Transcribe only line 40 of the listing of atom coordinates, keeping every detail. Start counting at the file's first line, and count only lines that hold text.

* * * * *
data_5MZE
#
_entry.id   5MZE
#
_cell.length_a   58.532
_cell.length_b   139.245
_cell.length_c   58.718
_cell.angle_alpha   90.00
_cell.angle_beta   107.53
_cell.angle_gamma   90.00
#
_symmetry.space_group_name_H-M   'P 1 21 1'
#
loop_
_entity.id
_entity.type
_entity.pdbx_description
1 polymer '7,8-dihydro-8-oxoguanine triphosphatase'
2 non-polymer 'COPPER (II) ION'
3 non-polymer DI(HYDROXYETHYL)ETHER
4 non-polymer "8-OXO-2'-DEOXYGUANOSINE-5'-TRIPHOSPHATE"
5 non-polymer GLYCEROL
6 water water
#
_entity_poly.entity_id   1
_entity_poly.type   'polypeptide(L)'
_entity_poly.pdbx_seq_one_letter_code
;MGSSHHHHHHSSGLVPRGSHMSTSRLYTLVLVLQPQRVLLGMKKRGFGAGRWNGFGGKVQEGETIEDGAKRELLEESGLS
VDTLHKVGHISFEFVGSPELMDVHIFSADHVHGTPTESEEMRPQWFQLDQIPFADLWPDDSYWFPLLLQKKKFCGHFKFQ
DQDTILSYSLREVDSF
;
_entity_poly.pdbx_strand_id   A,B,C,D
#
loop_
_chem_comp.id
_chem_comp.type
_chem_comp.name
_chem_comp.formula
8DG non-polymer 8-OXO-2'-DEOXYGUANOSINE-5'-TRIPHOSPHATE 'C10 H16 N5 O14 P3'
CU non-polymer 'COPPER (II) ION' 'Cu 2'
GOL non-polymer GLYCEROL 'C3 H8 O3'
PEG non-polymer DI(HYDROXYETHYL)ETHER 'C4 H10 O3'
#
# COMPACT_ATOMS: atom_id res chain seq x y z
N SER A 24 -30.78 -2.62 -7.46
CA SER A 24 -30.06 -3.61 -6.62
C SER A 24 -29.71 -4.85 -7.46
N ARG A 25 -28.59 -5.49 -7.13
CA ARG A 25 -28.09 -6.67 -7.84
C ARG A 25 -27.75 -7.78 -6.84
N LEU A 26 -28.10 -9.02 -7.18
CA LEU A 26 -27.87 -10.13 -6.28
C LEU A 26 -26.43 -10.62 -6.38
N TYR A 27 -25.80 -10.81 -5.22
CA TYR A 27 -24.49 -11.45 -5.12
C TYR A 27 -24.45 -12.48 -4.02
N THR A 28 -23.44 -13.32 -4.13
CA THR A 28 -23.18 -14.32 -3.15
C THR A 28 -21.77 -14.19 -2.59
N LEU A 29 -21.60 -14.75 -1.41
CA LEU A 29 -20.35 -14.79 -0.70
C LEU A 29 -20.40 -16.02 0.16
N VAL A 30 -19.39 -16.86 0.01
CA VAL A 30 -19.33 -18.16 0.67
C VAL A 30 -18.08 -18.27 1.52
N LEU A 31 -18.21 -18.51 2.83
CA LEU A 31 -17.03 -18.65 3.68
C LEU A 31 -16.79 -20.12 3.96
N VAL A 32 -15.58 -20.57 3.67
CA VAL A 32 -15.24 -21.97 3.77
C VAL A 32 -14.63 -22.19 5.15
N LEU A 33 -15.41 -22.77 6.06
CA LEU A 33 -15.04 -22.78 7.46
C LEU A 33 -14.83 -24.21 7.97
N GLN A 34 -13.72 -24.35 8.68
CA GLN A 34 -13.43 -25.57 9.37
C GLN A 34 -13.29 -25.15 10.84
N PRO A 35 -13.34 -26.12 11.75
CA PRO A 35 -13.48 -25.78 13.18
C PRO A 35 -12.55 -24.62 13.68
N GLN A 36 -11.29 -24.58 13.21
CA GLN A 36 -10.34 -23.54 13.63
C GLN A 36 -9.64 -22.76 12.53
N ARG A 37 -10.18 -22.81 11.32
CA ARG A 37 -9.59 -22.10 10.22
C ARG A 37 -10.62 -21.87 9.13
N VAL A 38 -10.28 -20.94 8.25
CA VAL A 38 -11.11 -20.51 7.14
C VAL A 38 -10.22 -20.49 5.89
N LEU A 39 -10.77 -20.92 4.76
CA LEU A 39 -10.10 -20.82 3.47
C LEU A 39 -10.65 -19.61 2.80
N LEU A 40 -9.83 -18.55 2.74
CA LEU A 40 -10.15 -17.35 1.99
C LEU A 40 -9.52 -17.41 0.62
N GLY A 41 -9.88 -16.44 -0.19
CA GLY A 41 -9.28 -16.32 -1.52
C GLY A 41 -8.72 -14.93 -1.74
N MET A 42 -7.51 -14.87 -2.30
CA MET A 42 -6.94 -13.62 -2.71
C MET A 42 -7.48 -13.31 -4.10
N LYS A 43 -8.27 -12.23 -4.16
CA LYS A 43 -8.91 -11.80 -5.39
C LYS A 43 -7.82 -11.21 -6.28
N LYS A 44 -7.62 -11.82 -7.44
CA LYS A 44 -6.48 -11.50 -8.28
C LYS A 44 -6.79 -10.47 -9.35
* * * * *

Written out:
CU non-polymer 'COPPER (II) ION' 'Cu 2'